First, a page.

3 hours later we arrived in La Union. It was Friday afternoon and we hoped to find a boat that leaves on Saturday morning. We left our bags in the first hotel we found and went for a “boat hunt”. There are two boat options how to go to Nicaragua, either with a fisherman or with a private boat. We only had to go to the port and ask around. Border control officer gave us a phone number for Mario to ask about the boat transfer. We didn’t understand who Mario was, but apparently someone who could help us. As much as we tried, our Spanish was not perfect. The hotel receptionist refused to allow us a phone call to a cell number (only landlines were allowed, weird), we were left with no options to call.
Border control officer gave us a phone number for Mario to ask about the boat transfer. We didn’t understand who Mario was, but apparently someone who could help us. As much as we tried, our Spanish was not perfect. The hotel receptionist refused to allow us a phone call to a cell number (only landlines were allowed, weird), we were left with no options to call.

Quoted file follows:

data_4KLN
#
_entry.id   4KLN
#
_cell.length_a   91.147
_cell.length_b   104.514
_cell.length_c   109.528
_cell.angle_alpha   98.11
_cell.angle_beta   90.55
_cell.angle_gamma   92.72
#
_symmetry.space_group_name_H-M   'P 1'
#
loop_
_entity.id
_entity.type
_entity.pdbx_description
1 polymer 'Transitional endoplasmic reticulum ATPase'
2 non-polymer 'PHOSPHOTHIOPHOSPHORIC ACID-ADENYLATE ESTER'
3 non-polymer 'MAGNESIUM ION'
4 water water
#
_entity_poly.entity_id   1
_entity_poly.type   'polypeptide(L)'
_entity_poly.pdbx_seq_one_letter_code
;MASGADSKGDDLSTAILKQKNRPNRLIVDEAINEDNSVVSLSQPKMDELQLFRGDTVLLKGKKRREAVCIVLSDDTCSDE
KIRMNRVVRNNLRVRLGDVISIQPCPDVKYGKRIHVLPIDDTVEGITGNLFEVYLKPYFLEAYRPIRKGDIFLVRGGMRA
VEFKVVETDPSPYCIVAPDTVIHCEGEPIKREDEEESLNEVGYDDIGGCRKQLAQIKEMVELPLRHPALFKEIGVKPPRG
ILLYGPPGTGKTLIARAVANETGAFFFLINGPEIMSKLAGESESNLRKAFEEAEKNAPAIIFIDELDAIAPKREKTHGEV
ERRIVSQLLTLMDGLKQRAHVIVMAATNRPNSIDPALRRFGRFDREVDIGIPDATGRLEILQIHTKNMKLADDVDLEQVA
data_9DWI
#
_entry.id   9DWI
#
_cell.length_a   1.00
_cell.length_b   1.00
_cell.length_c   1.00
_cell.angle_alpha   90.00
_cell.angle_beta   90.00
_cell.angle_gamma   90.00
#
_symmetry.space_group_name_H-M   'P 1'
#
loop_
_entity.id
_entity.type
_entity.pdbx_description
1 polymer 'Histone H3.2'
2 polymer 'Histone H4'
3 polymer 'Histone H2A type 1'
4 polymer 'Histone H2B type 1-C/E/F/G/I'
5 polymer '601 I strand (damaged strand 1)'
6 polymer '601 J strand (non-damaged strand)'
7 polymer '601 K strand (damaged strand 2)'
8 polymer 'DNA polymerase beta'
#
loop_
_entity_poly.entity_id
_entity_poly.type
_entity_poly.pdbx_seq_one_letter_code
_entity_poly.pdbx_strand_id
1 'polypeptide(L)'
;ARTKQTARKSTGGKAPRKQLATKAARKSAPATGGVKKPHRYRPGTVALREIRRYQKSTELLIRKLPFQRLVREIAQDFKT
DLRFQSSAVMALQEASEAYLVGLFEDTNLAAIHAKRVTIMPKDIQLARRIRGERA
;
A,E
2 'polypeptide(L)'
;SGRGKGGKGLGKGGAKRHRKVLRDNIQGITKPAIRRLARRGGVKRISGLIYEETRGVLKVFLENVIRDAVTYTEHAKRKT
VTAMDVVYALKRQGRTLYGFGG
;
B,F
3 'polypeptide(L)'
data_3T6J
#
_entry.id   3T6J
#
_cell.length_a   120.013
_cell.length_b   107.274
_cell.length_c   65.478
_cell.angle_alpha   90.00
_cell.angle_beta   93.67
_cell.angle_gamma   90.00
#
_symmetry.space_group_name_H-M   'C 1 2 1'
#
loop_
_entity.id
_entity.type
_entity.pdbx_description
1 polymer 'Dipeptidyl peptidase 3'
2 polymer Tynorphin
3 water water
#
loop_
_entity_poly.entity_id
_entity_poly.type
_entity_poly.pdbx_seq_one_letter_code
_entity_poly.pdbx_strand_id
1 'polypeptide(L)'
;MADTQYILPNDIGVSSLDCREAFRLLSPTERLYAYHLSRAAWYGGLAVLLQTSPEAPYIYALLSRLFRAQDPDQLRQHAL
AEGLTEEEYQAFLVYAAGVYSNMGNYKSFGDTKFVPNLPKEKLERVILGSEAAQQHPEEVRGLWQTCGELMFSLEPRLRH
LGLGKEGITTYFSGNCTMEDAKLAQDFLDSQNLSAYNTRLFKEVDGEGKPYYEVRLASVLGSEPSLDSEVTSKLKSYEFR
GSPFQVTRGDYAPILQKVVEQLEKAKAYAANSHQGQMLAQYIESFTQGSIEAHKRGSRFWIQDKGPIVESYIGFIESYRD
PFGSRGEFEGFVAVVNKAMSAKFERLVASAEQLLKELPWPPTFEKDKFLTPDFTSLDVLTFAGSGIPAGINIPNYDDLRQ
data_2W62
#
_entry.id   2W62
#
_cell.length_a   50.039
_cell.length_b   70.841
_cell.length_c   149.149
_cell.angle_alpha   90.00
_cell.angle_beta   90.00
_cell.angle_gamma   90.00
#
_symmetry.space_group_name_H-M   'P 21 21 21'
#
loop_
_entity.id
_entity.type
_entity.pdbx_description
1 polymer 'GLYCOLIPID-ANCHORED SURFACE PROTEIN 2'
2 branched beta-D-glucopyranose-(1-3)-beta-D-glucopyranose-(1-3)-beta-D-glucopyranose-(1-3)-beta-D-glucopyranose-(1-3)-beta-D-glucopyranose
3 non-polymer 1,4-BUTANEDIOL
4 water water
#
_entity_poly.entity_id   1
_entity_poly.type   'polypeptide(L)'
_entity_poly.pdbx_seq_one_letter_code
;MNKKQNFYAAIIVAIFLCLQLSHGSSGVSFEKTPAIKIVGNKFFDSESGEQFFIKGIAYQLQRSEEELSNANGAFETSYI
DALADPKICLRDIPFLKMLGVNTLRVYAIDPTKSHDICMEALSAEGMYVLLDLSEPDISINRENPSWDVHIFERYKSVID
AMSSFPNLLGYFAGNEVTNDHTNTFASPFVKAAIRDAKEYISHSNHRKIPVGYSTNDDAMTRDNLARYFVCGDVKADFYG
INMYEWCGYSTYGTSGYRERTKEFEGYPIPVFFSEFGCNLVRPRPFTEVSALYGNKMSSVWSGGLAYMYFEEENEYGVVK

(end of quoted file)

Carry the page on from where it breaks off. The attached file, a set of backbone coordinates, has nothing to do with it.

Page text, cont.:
So we went to the port again and asked everyone who was around – fishermen, policemen and random locals. These are the answers we got: there is no boat on Saturday to Nicaragua; there might be a boat on Sunday; maybe on Saturday at 7:30 or 8:30 am. We went to the border control officer again and were told that boats usually leave at 6:30 am.
We decided to go for a dinner and buy some snacks for the journey we were hoping for the next day. The only thing we could do at this point was going to the port in the morning and ask fishermen.
Are we leaving El Salvador?
Timeline of our morning:
5:30 alarm went off. It was dark and hot outside.
6:00 arriving at the port, there was no boat…maybe we were late?
6:05 border control officer said the boat leaves at 6:30. Which boat? We don’t see any. We wait are waiting.
6:45 a local man came saying he could take us for 100USD per person. No thank you.
7:00 whatever boats were here probably left before we came to the port. Michal went back to our hotel for wifi to check if the private boat could take us to Nicaragua. Despite the cost 65USD per person, we would take it.
7:15 the WhatsApp call didn’t work so Michal sent a message. I bought some fruit from the street vendor to freshen up the hot day.
7:40 an old lady arrived with a cooler but said she wasn’t going to Nicaragua. Border control officer came out and said the cooler was for Mario. Ok, so Mario, whoever that is, is coming. Maybe he could take us to Nicaragua.
7:50 I was so bored that I made a new friend from El Salvadorian military.
8:10 the local man came again and tried to convince us there is no boat leaving for Nicaragua and he could take us for only 100USD per person. No thank you.